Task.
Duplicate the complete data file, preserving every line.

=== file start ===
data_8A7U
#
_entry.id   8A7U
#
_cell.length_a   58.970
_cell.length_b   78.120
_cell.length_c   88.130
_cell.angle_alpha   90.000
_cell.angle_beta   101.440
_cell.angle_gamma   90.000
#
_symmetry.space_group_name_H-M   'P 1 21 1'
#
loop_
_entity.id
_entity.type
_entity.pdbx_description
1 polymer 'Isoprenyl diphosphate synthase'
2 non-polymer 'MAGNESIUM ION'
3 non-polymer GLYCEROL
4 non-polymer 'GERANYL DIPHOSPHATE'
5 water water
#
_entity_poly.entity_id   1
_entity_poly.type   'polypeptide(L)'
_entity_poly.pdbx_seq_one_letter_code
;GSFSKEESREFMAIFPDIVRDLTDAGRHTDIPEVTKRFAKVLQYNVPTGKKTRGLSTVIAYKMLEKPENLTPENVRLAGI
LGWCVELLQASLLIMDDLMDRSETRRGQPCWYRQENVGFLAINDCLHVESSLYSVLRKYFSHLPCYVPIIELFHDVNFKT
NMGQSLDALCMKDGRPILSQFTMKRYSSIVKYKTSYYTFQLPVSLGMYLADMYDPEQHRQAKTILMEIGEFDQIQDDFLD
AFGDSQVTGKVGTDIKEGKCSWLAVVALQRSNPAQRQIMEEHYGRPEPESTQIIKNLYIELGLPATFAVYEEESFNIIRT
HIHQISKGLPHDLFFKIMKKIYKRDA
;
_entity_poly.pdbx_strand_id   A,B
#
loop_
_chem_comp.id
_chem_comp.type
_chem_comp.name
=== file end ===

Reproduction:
data_8A7U
#
_entry.id   8A7U
#
_cell.length_a   58.970
_cell.length_b   78.120
_cell.length_c   88.130
_cell.angle_alpha   90.000
_cell.angle_beta   101.440
_cell.angle_gamma   90.000
#
_symmetry.space_group_name_H-M   'P 1 21 1'
#
loop_
_entity.id
_entity.type
_entity.pdbx_description
1 polymer 'Isoprenyl diphosphate synthase'
2 non-polymer 'MAGNESIUM ION'
3 non-polymer GLYCEROL
4 non-polymer 'GERANYL DIPHOSPHATE'
5 water water
#
_entity_poly.entity_id   1
_entity_poly.type   'polypeptide(L)'
_entity_poly.pdbx_seq_one_letter_code
;GSFSKEESREFMAIFPDIVRDLTDAGRHTDIPEVTKRFAKVLQYNVPTGKKTRGLSTVIAYKMLEKPENLTPENVRLAGI
LGWCVELLQASLLIMDDLMDRSETRRGQPCWYRQENVGFLAINDCLHVESSLYSVLRKYFSHLPCYVPIIELFHDVNFKT
NMGQSLDALCMKDGRPILSQFTMKRYSSIVKYKTSYYTFQLPVSLGMYLADMYDPEQHRQAKTILMEIGEFDQIQDDFLD
AFGDSQVTGKVGTDIKEGKCSWLAVVALQRSNPAQRQIMEEHYGRPEPESTQIIKNLYIELGLPATFAVYEEESFNIIRT
HIHQISKGLPHDLFFKIMKKIYKRDA
;
_entity_poly.pdbx_strand_id   A,B
#
loop_
_chem_comp.id
_chem_comp.type
_chem_comp.name